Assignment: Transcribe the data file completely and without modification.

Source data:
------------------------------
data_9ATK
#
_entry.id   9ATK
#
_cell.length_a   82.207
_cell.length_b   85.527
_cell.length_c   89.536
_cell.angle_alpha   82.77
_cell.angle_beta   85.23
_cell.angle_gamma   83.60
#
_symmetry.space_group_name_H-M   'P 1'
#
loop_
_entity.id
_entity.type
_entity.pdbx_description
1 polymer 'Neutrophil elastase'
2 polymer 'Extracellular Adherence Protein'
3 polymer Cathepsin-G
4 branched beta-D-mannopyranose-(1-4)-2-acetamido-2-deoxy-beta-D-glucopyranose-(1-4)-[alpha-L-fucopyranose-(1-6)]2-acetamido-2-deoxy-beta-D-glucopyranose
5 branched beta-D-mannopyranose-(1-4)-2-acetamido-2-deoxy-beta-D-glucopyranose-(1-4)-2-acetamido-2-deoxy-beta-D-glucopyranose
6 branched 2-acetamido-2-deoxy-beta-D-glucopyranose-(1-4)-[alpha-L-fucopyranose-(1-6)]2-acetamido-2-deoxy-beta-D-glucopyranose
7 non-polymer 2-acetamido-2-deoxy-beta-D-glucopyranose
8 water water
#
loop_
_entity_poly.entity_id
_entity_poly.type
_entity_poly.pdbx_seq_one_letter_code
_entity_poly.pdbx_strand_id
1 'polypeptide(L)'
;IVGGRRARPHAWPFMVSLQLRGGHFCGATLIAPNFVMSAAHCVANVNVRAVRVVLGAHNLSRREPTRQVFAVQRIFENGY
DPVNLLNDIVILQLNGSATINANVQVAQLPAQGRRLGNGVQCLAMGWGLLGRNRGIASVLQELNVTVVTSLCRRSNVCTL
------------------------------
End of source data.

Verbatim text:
data_9ATK
#
_entry.id   9ATK
#
_cell.length_a   82.207
_cell.length_b   85.527
_cell.length_c   89.536
_cell.angle_alpha   82.77
_cell.angle_beta   85.23
_cell.angle_gamma   83.60
#
_symmetry.space_group_name_H-M   'P 1'
#
loop_
_entity.id
_entity.type
_entity.pdbx_description
1 polymer 'Neutrophil elastase'
2 polymer 'Extracellular Adherence Protein'
3 polymer Cathepsin-G
4 branched beta-D-mannopyranose-(1-4)-2-acetamido-2-deoxy-beta-D-glucopyranose-(1-4)-[alpha-L-fucopyranose-(1-6)]2-acetamido-2-deoxy-beta-D-glucopyranose
5 branched beta-D-mannopyranose-(1-4)-2-acetamido-2-deoxy-beta-D-glucopyranose-(1-4)-2-acetamido-2-deoxy-beta-D-glucopyranose
6 branched 2-acetamido-2-deoxy-beta-D-glucopyranose-(1-4)-[alpha-L-fucopyranose-(1-6)]2-acetamido-2-deoxy-beta-D-glucopyranose
7 non-polymer 2-acetamido-2-deoxy-beta-D-glucopyranose
8 water water
#
loop_
_entity_poly.entity_id
_entity_poly.type
_entity_poly.pdbx_seq_one_letter_code
_entity_poly.pdbx_strand_id
1 'polypeptide(L)'
;IVGGRRARPHAWPFMVSLQLRGGHFCGATLIAPNFVMSAAHCVANVNVRAVRVVLGAHNLSRREPTRQVFAVQRIFENGY
DPVNLLNDIVILQLNGSATINANVQVAQLPAQGRRLGNGVQCLAMGWGLLGRNRGIASVLQELNVTVVTSLCRRSNVCTL